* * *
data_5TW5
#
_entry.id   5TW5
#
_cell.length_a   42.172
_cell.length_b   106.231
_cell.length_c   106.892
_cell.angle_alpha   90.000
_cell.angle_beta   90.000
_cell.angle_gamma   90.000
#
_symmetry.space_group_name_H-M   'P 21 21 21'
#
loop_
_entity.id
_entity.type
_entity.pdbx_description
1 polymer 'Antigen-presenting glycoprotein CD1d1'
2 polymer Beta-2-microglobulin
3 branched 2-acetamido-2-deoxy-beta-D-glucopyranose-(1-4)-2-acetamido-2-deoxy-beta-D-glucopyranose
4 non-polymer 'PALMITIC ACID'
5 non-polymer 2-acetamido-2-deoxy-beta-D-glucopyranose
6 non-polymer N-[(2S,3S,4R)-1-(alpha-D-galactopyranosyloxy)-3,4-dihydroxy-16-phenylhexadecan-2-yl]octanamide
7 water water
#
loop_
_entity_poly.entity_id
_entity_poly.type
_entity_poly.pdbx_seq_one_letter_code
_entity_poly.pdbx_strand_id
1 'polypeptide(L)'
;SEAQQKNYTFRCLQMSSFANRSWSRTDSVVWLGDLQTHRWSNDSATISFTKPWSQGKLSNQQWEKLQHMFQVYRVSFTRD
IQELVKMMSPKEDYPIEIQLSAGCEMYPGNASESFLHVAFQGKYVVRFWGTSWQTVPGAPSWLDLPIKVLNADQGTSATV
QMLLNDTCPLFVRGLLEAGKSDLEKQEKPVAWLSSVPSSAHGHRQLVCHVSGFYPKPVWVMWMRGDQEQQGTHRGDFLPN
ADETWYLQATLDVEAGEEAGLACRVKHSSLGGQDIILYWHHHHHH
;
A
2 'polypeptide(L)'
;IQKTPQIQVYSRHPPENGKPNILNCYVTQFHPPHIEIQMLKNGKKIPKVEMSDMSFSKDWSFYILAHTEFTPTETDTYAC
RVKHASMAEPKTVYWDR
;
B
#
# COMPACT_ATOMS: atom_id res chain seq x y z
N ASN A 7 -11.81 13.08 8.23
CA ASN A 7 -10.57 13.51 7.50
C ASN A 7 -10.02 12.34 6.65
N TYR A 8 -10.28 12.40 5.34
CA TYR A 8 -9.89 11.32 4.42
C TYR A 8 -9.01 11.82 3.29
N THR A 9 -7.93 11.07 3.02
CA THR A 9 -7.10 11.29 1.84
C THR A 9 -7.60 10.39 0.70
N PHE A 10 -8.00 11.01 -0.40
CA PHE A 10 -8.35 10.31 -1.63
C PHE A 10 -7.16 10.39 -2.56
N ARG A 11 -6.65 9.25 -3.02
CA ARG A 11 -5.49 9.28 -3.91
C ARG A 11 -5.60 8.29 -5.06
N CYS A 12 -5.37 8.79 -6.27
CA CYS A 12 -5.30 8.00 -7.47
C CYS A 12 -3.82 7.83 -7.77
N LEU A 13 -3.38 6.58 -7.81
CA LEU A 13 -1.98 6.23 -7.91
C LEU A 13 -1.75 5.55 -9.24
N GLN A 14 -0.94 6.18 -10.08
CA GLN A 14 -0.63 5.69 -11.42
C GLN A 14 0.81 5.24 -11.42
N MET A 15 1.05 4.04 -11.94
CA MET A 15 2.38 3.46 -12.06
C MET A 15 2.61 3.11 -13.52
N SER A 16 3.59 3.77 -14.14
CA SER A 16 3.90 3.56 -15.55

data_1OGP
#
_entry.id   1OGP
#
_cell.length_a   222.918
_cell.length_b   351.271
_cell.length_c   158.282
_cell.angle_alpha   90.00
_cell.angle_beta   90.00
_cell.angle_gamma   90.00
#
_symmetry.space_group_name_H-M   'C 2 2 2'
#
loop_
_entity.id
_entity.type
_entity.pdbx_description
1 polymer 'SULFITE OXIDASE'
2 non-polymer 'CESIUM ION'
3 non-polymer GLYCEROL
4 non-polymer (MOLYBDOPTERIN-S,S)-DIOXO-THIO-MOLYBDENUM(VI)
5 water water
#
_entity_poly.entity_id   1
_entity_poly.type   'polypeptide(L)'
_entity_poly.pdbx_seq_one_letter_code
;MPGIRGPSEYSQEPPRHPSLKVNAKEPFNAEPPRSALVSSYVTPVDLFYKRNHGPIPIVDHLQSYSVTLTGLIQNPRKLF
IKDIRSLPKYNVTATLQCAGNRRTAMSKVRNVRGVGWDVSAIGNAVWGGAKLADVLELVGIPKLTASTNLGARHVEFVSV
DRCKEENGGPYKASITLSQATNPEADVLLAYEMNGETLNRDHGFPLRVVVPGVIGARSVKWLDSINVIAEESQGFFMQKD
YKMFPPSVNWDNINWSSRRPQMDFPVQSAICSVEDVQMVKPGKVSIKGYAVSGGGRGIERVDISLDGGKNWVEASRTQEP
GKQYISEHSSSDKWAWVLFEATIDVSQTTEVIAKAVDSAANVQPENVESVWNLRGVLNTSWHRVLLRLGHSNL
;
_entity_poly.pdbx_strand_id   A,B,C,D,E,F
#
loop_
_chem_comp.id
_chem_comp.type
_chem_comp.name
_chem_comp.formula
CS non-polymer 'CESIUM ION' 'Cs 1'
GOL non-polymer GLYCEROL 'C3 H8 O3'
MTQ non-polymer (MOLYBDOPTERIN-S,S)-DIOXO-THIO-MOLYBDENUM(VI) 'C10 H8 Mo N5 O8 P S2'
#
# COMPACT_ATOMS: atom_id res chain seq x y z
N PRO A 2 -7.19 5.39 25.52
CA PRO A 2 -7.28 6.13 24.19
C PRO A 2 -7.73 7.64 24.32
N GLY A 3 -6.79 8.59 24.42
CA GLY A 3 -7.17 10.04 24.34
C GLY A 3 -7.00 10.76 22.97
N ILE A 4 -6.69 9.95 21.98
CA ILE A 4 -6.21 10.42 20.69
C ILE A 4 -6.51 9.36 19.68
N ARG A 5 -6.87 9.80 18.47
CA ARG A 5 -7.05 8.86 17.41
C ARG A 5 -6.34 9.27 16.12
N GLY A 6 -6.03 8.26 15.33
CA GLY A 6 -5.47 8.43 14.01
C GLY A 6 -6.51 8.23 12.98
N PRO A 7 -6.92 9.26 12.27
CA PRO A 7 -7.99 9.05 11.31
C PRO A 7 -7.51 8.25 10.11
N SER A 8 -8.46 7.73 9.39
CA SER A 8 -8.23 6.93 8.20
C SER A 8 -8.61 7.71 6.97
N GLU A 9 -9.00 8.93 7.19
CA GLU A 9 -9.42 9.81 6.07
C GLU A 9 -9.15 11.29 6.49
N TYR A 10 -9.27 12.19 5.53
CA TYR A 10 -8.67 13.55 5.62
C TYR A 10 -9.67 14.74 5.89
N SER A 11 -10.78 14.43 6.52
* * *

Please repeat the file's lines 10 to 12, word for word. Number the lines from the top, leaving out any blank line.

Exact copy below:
_cell.angle_gamma   90.000
#
_symmetry.space_group_name_H-M   'P 21 21 21'